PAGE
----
Risk Management

Workplace - giving greetings and goodbyes

 Workplaces – protocols with greetings or saying goodbye to others

In an article from the Wall Street journal, they asked the question what do you do when a line has formed to bid farewell to a longtime colleague who has taken a new job. When it is your turn to say goodbye. You have the choice to either:
a) Shake hands
b) Hug
c) Bro-hug
d) Fist bump
e) Chest bump
f) High five
g) Single-cheek kiss
h) Double-cheek kiss
i) Air kiss, with a loud "Mwah!" noise
And the correct answer is? Well there is not really a clear one?

The correct response apparently depends on your particular workplace culture which is shifting all the time. It is becoming shaped by increasing international diversity, age differences and workers' casual communications styles. As a result of the uncertainty over what's appropriate, you into can get yourself into heaps of trouble by either offending the other party by not doing anything, or going too far and finding yourself with an accusation of sexual harassment.

One lady called Ashley M. Harris gave an example of when she worked for a San Antonio, Texas, public-relations agency that was very "huggy," and how you could walk into a meeting and give your client a kiss on the cheek and a hug, saying, 'How good to see you,' while holding onto their arm," taking alot to get used to the hugging.

But at a university where she later worked, she threw her arms around a former professor of hers, and "he literally did a step back" and tensed. She backed up and said, 'Omigosh, I'm so sorry.' " She stuck thereafter to greeting him with a friendly, two-handed handshake, denoting warmth, she says.

There's never been a more confusing time in the workplace to figure out the rules of contact, according to an executive recruiter Jeff Kaye.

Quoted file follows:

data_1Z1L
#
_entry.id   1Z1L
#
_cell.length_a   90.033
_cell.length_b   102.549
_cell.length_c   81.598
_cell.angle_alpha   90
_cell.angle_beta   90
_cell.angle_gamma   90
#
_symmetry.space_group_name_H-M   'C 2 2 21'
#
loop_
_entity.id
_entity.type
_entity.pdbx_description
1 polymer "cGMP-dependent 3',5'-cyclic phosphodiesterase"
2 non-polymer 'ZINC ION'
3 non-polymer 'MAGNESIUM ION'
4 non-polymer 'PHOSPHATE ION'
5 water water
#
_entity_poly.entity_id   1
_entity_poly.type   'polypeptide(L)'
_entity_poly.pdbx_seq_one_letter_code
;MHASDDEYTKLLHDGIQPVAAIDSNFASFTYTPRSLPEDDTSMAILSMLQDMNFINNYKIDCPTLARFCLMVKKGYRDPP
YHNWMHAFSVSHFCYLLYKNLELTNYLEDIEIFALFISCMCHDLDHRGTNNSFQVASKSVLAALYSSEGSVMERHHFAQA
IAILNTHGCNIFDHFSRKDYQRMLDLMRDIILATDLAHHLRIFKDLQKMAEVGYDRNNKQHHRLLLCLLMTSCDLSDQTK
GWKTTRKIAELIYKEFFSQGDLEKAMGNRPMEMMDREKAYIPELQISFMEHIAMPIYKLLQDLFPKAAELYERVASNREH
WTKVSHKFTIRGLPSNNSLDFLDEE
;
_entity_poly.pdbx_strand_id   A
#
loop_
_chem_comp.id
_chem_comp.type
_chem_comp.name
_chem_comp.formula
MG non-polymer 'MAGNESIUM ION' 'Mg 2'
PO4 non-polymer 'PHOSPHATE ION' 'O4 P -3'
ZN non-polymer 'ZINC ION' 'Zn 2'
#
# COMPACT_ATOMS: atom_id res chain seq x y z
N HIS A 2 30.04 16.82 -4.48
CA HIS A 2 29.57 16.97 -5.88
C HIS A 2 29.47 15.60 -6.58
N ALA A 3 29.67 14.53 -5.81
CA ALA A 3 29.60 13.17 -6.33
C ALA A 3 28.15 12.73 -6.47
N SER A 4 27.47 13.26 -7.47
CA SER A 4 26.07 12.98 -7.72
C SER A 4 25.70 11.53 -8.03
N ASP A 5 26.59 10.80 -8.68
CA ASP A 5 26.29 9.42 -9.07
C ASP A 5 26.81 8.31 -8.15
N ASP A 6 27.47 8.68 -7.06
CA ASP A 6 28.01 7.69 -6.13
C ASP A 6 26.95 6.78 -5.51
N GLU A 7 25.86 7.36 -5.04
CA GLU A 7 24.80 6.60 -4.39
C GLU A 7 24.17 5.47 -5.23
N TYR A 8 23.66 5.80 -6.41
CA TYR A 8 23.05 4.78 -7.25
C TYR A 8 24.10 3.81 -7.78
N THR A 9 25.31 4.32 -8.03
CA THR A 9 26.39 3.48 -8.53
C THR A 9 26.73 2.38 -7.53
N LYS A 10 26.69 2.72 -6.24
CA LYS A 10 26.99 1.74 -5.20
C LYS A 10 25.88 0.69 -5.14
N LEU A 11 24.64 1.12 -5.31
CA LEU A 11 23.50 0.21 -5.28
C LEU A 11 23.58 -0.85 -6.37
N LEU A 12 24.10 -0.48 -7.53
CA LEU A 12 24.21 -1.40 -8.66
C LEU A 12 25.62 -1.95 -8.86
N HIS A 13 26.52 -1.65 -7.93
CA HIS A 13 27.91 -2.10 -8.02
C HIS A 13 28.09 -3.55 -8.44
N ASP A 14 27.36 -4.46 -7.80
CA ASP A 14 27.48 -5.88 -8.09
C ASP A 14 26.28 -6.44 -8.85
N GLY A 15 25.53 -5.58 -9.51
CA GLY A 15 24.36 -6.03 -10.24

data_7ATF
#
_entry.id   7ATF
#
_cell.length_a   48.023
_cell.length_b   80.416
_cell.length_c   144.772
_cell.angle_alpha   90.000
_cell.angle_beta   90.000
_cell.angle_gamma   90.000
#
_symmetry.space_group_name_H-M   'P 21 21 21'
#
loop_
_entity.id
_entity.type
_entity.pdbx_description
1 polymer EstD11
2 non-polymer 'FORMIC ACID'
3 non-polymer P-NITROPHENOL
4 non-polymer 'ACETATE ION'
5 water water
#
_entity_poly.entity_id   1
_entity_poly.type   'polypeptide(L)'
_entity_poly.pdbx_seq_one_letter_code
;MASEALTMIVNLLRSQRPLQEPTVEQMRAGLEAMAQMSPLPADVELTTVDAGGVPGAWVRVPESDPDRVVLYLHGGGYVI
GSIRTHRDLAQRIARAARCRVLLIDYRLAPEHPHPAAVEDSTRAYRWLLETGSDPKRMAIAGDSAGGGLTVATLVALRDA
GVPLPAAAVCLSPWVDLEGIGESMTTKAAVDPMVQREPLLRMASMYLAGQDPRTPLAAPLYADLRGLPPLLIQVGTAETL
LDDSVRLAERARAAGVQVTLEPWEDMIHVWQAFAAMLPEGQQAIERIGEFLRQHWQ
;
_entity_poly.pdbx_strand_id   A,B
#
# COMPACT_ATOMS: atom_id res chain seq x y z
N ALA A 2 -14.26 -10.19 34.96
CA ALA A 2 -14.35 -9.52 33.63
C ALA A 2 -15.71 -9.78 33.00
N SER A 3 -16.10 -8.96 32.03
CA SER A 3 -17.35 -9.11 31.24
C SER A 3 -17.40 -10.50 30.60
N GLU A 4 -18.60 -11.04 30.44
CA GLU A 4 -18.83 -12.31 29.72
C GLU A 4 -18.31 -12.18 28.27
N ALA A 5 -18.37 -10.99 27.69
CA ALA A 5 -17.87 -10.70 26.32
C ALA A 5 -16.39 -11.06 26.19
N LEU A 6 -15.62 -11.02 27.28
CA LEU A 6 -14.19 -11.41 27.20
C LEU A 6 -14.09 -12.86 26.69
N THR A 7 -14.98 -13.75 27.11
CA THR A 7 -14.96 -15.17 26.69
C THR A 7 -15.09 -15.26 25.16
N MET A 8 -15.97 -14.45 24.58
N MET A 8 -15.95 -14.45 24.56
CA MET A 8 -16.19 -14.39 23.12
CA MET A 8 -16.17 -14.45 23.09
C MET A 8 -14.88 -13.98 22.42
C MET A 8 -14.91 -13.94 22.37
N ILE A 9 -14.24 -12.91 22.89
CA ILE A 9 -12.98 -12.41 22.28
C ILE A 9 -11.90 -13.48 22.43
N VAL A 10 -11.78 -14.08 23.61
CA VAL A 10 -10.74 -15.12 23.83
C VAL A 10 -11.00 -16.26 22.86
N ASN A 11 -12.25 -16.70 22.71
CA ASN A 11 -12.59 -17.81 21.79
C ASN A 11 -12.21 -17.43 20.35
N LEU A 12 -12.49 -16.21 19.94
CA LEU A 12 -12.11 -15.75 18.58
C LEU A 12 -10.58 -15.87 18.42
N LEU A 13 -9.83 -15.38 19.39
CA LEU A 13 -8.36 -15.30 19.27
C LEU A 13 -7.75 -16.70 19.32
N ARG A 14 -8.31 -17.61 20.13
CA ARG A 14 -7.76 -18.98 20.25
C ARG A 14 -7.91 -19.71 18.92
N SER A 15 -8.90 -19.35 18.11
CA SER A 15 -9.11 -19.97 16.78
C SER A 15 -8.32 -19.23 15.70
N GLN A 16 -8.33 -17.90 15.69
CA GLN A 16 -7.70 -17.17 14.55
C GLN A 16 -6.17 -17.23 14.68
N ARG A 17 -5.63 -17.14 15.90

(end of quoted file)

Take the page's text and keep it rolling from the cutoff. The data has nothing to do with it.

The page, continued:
The traditional handshake is still the rule in finance, banking and law -- unless you're celebrating somebody's promotion or new job, when a hug or back pat is OK. Kisses and hugs are welcomed by entertainers and restaurateurs, and many twentysomething guys favor bro-hugs.

The four generations currently in the workforce will often differ on what is suitable physical contact. Extend the traditional American handshake to a woman from parts of Eastern Europe or Asia, though, and you might offend.

Complicating the rules of engagement are office celebrations and parties. Where concerns about sexual-harassment keeps physical contact very minimal.

But in many American companies, when an employee leaves for a new job, co-workers hug each other freely. The boundaries and rules suddenly seem to disappear. Parties can also bring co-workers' personal feelings and friendships to the fore, turning protocol upside down.

So be very careful. Get to know the office culture well before showing too much affection.

Otherwise it could mean allegations that you have to deal with as an Employment Practices Liability claim. Understanding cultural boundaries is complicated and difficult. None of us want to hurt any one’s feelings but stepping over the line by being is not worth the risk either.

Your fellow workers have the right to feel safe and comfortable with you without feeling threatened.

Latest News